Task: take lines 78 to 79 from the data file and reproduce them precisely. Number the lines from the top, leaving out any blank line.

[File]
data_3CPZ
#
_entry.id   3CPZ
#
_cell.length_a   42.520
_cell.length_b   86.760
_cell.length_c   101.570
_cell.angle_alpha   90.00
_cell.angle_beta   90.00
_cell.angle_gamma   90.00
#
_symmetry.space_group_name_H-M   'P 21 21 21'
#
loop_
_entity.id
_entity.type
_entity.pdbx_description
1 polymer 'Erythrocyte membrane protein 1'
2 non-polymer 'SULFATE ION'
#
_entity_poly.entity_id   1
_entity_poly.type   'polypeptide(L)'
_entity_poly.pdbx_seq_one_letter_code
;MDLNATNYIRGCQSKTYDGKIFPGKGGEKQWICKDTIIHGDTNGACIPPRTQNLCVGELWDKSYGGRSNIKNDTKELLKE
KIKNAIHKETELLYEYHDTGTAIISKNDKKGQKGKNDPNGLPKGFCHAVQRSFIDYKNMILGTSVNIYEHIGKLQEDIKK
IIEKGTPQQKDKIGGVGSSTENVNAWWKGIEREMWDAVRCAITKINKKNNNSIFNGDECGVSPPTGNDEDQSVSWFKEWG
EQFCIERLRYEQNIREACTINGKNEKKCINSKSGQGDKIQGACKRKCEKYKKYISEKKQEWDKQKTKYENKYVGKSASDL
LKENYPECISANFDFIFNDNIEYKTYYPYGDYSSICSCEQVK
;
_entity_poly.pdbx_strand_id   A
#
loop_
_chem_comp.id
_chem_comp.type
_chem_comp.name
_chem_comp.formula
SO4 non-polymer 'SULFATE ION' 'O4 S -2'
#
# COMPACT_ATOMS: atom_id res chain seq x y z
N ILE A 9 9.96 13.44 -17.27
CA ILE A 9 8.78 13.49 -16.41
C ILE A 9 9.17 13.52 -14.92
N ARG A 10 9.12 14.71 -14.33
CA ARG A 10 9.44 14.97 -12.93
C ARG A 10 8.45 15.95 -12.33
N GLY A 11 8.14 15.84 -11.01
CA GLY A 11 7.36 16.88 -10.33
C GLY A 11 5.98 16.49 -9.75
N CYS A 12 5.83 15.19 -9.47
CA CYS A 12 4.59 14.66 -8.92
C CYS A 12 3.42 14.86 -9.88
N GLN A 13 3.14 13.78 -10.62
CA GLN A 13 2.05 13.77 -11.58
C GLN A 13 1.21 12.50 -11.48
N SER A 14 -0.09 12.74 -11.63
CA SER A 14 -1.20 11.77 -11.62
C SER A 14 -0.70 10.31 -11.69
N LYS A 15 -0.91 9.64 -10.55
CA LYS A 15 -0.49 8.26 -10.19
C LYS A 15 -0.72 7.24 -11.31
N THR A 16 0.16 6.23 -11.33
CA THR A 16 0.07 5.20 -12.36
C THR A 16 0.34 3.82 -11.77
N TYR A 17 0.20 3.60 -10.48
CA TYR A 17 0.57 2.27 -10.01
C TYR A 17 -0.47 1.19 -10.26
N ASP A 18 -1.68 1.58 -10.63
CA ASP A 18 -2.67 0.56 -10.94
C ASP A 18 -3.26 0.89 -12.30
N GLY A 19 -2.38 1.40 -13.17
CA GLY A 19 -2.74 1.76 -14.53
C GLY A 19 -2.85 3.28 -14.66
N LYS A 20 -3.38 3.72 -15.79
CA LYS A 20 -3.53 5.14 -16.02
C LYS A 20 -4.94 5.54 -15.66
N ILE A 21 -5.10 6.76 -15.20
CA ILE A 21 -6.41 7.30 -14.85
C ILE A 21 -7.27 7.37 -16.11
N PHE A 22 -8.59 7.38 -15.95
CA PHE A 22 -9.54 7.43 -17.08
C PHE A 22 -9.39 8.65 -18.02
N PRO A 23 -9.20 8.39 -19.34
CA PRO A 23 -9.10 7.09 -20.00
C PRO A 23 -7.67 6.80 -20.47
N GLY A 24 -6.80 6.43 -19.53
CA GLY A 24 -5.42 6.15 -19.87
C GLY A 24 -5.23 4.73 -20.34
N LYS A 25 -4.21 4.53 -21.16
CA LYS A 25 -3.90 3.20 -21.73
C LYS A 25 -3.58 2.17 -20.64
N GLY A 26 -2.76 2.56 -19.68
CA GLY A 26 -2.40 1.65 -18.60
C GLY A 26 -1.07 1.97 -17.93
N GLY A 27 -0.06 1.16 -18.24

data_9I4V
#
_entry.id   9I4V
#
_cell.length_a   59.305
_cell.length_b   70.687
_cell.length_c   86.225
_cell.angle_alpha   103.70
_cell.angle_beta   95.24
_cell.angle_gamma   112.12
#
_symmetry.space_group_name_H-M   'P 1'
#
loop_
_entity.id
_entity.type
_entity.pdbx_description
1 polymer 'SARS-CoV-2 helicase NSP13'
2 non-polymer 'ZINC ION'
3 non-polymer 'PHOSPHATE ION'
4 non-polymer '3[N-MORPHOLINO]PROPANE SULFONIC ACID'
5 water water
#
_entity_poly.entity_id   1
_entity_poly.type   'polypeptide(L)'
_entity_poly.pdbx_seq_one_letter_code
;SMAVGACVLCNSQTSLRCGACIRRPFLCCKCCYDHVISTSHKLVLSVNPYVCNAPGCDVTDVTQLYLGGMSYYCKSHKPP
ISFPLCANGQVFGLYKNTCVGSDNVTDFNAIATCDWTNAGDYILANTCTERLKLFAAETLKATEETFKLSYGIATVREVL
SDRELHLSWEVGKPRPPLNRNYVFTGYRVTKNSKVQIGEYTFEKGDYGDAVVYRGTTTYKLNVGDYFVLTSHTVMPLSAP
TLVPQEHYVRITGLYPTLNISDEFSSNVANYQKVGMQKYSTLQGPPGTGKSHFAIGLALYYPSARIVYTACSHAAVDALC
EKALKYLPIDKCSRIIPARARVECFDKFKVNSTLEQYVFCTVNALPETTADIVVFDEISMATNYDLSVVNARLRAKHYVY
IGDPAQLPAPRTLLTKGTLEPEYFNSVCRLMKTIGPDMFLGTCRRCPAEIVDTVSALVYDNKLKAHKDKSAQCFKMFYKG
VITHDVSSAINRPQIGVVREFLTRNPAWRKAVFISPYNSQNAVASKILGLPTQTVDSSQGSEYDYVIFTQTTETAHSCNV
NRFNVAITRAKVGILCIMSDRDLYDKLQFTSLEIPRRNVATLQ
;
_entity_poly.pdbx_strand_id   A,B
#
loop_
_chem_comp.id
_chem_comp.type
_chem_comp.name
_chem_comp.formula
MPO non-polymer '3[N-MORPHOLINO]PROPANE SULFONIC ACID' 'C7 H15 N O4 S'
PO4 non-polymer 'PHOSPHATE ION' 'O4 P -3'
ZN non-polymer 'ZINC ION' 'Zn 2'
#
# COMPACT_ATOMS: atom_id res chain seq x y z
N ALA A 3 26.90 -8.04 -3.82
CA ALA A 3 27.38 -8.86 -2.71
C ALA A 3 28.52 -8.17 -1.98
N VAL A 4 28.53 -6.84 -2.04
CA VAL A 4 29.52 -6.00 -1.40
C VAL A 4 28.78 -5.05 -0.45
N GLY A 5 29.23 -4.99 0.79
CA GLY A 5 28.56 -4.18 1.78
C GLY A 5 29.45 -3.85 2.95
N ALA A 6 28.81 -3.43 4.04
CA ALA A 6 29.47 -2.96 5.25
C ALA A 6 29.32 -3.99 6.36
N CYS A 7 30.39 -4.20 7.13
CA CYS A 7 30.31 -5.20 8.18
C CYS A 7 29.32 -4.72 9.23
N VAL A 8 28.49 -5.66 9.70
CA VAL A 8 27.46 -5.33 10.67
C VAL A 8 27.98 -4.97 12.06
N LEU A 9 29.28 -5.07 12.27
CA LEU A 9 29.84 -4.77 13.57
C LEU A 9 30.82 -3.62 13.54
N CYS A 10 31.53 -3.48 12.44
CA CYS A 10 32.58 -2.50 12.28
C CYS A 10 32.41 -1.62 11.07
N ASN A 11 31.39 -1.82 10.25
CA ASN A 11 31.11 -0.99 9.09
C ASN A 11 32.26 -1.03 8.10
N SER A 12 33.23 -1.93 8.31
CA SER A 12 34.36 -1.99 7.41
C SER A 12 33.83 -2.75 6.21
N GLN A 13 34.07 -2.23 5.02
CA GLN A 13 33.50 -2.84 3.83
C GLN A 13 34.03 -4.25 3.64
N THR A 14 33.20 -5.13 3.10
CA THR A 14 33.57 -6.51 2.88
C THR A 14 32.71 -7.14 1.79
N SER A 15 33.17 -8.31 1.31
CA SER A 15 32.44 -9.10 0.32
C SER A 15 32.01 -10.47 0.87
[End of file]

C ILE A 21 -7.27 7.37 -16.11
N PHE A 22 -8.59 7.38 -15.95